In the general election the Conservative Party only won 317 seats, putting them short of an overall majority.

In such a close race, every seat counts, and in those close seats every vote counts.

In 2017, five Tory candidates lost by fewer than 50 votes, and in big university towns such as Canterbury the party lost by just 187 votes.

The fact that the elections could have gone the other way, assumes that student turnout was predominantly anti-Tory, as the majority of the demographic often suggests.


On Wednesday, the Tory MP Sir Henry Bellingham suggested that he had seen evidence of students bragging about voting twice.

In a topical question in parliament, Sir Henry asked the Cabinet Office Minister Chris Skidmore:

Is the Minister aware that there is now clear evidence that many students boasted on social media of voting twice—once at university, and once by post at home? Surely this is straightforward electoral fraud.

The issue has previously been raised by his colleagues the MP Peter Bone, and the Leader of the House Andrea Leadsom.

In response Skidmore said:

The offence of double voting that my hon. Friend mentions is completely unacceptable. Indeed, it is nothing less than an abuse of our democracy. I am meeting Sir John Holmes, the chair of the Electoral Commission, this afternoon, and I intend to raise this with him as a priority. Let all of us in this House be clear: this is a crime.

As students can live almost 50/50 between two addresses, UK law allows them vote in two different places for local elections, so long as they are different local authorities.

It is illegal to vote twice during a general election

It is possible for a student to vote in their university town, and hop on a train to vote at home, or even to arrange a postal vote.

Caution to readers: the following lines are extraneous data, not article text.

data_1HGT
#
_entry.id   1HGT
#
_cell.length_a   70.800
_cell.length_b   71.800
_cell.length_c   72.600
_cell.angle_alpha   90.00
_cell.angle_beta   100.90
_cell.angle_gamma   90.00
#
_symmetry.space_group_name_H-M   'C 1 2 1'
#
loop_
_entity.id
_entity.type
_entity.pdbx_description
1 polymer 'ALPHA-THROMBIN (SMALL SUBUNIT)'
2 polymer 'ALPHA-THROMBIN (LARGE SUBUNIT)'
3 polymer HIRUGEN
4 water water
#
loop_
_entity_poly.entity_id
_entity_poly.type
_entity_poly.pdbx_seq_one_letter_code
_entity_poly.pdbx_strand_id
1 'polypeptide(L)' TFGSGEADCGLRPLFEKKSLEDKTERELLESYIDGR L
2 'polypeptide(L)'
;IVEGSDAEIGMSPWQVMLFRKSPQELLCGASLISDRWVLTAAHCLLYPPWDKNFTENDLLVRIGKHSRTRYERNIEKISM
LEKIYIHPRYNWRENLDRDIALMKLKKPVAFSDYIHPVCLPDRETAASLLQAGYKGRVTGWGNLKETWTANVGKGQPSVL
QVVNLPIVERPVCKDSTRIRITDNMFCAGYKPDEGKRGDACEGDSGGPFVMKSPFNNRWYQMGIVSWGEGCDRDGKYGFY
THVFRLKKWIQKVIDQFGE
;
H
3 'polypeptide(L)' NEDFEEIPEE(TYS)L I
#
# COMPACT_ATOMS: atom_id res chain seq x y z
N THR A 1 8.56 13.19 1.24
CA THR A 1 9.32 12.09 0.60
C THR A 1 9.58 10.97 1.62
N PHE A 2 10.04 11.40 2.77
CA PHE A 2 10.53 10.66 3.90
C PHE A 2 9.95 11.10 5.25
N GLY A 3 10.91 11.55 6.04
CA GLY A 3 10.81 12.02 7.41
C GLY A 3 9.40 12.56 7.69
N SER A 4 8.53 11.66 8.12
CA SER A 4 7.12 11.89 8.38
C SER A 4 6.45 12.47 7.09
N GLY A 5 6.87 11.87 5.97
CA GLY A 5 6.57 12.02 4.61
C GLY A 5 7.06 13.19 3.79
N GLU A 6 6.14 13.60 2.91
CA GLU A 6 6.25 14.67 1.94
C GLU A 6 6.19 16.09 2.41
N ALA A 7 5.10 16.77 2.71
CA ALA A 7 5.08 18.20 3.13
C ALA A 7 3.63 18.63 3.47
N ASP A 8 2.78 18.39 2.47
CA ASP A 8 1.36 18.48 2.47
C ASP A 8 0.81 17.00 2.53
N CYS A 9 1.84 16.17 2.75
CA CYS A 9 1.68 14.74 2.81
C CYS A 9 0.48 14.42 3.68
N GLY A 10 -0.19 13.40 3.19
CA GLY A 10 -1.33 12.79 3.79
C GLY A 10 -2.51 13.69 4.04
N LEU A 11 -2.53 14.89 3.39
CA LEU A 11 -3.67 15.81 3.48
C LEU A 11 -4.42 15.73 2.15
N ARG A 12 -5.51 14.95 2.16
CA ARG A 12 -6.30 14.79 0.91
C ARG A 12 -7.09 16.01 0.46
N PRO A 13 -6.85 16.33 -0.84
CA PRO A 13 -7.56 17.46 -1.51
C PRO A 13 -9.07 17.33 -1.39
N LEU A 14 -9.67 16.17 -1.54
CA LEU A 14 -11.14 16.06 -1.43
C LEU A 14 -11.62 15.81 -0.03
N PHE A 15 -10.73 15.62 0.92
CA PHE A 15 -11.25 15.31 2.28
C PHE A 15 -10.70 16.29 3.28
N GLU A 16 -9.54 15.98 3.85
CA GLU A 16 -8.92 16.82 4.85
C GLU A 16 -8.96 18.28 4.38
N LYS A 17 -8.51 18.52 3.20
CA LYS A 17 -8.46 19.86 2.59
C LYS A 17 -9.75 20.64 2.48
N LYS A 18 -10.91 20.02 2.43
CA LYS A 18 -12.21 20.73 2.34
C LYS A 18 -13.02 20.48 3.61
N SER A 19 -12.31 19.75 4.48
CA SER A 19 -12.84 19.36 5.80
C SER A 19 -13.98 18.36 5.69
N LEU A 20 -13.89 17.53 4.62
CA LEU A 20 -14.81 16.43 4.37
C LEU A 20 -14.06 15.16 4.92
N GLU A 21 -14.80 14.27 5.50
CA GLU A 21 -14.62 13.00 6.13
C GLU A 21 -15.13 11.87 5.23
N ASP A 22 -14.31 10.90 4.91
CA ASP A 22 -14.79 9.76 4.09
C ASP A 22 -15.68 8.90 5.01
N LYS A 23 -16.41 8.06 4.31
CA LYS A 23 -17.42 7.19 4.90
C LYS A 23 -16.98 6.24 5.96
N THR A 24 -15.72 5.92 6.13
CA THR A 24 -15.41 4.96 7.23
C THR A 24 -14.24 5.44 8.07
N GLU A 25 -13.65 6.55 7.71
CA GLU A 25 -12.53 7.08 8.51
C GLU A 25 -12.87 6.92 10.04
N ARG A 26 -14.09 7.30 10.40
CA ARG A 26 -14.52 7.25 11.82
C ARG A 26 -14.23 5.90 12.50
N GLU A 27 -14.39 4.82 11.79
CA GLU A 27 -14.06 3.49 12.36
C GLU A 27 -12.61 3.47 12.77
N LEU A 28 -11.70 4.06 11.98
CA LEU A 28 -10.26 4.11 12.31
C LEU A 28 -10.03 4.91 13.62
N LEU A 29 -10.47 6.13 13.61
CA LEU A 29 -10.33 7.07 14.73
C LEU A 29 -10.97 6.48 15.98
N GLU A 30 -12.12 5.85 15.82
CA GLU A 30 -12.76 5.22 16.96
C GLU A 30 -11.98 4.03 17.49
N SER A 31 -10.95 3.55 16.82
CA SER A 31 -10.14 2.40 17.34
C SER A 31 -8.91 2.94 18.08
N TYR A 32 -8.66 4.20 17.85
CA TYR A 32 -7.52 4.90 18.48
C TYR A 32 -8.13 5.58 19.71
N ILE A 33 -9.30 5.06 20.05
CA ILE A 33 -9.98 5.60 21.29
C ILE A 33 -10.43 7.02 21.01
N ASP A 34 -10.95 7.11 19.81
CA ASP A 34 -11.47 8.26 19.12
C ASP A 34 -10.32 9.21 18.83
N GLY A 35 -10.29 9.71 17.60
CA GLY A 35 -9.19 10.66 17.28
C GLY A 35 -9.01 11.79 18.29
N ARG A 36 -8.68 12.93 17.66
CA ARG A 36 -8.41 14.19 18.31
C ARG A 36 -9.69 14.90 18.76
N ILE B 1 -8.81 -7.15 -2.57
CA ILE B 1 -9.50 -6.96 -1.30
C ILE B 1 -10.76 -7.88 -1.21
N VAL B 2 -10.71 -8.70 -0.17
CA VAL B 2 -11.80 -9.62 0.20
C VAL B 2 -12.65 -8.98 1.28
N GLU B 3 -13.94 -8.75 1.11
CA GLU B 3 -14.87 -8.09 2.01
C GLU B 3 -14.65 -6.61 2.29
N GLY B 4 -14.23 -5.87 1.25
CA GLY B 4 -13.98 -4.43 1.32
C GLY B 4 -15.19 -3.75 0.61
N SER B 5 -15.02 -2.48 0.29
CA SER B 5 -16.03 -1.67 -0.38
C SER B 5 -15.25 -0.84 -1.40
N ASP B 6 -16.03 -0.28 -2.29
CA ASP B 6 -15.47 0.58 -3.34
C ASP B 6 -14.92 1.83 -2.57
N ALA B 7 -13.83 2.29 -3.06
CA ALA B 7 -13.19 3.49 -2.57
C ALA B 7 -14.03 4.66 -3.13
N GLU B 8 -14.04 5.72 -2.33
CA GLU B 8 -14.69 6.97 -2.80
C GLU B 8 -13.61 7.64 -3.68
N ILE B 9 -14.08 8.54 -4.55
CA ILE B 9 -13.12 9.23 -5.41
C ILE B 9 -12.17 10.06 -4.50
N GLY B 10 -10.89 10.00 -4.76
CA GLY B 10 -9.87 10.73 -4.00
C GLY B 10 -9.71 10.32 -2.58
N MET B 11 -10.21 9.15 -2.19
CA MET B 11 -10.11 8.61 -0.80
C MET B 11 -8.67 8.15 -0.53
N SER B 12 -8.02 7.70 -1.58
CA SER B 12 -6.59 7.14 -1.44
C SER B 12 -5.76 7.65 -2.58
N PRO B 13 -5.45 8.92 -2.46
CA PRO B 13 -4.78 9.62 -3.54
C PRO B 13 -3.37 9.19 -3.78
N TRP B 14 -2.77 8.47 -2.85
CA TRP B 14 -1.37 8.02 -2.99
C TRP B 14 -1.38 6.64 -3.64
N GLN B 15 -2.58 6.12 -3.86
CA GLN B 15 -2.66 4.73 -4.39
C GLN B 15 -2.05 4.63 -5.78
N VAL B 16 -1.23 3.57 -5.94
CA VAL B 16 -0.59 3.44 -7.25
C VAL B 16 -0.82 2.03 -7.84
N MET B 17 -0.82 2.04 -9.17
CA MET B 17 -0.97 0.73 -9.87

The claims made by Bellingham and his colleagues have been referred to the Electoral Commission.

The commission has told the BBC that investigating these claims would be a matter for the police.

Voter fraud is incredibly uncommon

By analysing the 2015 general election, the Electoral Commission found that 0.000016 per cent of votes cast were accused of being fraudulently cast.

In total there were 123 accusations of voter fraud. Of these only 57 accusations related to impersonation, multiple voting, or legal incapacity to vote at a parliamentary election.

Of those, only four cases resulted in caution, and two were under investigation as of March 2016.

There were only three convictions under the Representation of the People Act relating to 2015 elections, and only one of these related to a Westminster election.

The conviction was regarding false statements on a nomination form.

The fraudulent elephant in the room

Of note, is the silence from Tory benches on the cases given to the Crown Prosecution Service by 14 police forces in 2016, regarding possible breaches of election spending laws by Tory candidates in the 2015 election.

In May, the CPS announced no criminal charges would brought against Conservative candidates who were alleged to have broken election spending rules.

Similarly, in 2017 Channel 4 broadcast an investigation into the Conservative Party's relationship with a call centre in Wales that allegedly made paid for canvassing calls on behalf of Conservative candidates on polling day.

It is illegal in the UK to pay or treat canvassers.


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